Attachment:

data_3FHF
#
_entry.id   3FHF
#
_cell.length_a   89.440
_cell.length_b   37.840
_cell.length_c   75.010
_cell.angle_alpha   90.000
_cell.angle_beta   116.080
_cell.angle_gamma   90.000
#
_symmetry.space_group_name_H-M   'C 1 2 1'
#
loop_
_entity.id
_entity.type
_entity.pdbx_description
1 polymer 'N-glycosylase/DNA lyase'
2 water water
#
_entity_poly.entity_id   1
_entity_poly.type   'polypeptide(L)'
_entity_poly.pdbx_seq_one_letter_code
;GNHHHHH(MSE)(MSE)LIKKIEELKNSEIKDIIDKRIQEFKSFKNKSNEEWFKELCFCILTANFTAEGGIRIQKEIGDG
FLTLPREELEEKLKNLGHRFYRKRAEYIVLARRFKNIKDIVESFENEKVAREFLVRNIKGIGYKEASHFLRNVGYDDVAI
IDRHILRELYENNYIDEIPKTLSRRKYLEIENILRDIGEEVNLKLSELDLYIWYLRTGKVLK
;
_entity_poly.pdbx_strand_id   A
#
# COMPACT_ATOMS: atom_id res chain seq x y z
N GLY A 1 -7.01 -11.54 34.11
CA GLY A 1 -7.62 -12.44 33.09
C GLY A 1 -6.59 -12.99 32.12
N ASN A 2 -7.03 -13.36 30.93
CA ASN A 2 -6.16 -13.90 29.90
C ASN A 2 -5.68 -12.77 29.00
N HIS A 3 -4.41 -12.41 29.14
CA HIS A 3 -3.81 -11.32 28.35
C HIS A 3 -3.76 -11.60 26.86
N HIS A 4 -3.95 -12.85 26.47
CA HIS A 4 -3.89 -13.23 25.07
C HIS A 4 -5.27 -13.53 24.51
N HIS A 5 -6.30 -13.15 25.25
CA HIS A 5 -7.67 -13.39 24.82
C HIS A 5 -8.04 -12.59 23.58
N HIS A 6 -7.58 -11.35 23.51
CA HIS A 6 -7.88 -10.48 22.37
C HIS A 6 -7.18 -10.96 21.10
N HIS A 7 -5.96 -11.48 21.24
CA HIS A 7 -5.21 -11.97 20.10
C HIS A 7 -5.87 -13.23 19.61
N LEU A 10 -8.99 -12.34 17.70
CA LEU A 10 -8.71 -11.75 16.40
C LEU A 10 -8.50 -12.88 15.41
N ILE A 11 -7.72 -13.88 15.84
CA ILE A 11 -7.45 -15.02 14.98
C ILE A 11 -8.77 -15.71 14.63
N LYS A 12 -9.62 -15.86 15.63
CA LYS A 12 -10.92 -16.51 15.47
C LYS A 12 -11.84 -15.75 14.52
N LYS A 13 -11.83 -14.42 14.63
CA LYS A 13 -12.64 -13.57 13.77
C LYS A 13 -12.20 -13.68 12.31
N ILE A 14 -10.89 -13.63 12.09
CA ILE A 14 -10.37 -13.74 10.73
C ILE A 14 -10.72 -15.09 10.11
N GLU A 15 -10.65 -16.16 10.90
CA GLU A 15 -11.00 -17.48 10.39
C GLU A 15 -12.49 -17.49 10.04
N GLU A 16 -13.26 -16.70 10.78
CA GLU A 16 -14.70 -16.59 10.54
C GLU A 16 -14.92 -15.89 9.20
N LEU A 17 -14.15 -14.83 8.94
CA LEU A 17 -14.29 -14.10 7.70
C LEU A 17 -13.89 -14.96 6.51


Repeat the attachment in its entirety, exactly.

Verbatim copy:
data_3FHF
#
_entry.id   3FHF
#
_cell.length_a   89.440
_cell.length_b   37.840
_cell.length_c   75.010
_cell.angle_alpha   90.000
_cell.angle_beta   116.080
_cell.angle_gamma   90.000
#
_symmetry.space_group_name_H-M   'C 1 2 1'
#
loop_
_entity.id
_entity.type
_entity.pdbx_description
1 polymer 'N-glycosylase/DNA lyase'
2 water water
#
_entity_poly.entity_id   1
_entity_poly.type   'polypeptide(L)'
_entity_poly.pdbx_seq_one_letter_code
;GNHHHHH(MSE)(MSE)LIKKIEELKNSEIKDIIDKRIQEFKSFKNKSNEEWFKELCFCILTANFTAEGGIRIQKEIGDG
FLTLPREELEEKLKNLGHRFYRKRAEYIVLARRFKNIKDIVESFENEKVAREFLVRNIKGIGYKEASHFLRNVGYDDVAI
IDRHILRELYENNYIDEIPKTLSRRKYLEIENILRDIGEEVNLKLSELDLYIWYLRTGKVLK
;
_entity_poly.pdbx_strand_id   A
#
# COMPACT_ATOMS: atom_id res chain seq x y z
N GLY A 1 -7.01 -11.54 34.11
CA GLY A 1 -7.62 -12.44 33.09
C GLY A 1 -6.59 -12.99 32.12
N ASN A 2 -7.03 -13.36 30.93
CA ASN A 2 -6.16 -13.90 29.90
C ASN A 2 -5.68 -12.77 29.00
N HIS A 3 -4.41 -12.41 29.14
CA HIS A 3 -3.81 -11.32 28.35
C HIS A 3 -3.76 -11.60 26.86
N HIS A 4 -3.95 -12.85 26.47
CA HIS A 4 -3.89 -13.23 25.07
C HIS A 4 -5.27 -13.53 24.51
N HIS A 5 -6.30 -13.15 25.25
CA HIS A 5 -7.67 -13.39 24.82
C HIS A 5 -8.04 -12.59 23.58
N HIS A 6 -7.58 -11.35 23.51
CA HIS A 6 -7.88 -10.48 22.37
C HIS A 6 -7.18 -10.96 21.10
N HIS A 7 -5.96 -11.48 21.24
CA HIS A 7 -5.21 -11.97 20.10
C HIS A 7 -5.87 -13.23 19.61
N LEU A 10 -8.99 -12.34 17.70
CA LEU A 10 -8.71 -11.75 16.40
C LEU A 10 -8.50 -12.88 15.41
N ILE A 11 -7.72 -13.88 15.84
CA ILE A 11 -7.45 -15.02 14.98
C ILE A 11 -8.77 -15.71 14.63
N LYS A 12 -9.62 -15.86 15.63
CA LYS A 12 -10.92 -16.51 15.47
C LYS A 12 -11.84 -15.75 14.52
N LYS A 13 -11.83 -14.42 14.63
CA LYS A 13 -12.64 -13.57 13.77
C LYS A 13 -12.20 -13.68 12.31
N ILE A 14 -10.89 -13.63 12.09
CA ILE A 14 -10.37 -13.74 10.73
C ILE A 14 -10.72 -15.09 10.11
N GLU A 15 -10.65 -16.16 10.90
CA GLU A 15 -11.00 -17.48 10.39
C GLU A 15 -12.49 -17.49 10.04
N GLU A 16 -13.26 -16.70 10.78
CA GLU A 16 -14.70 -16.59 10.54
C GLU A 16 -14.92 -15.89 9.20
N LEU A 17 -14.15 -14.83 8.94
CA LEU A 17 -14.29 -14.10 7.70
C LEU A 17 -13.89 -14.96 6.51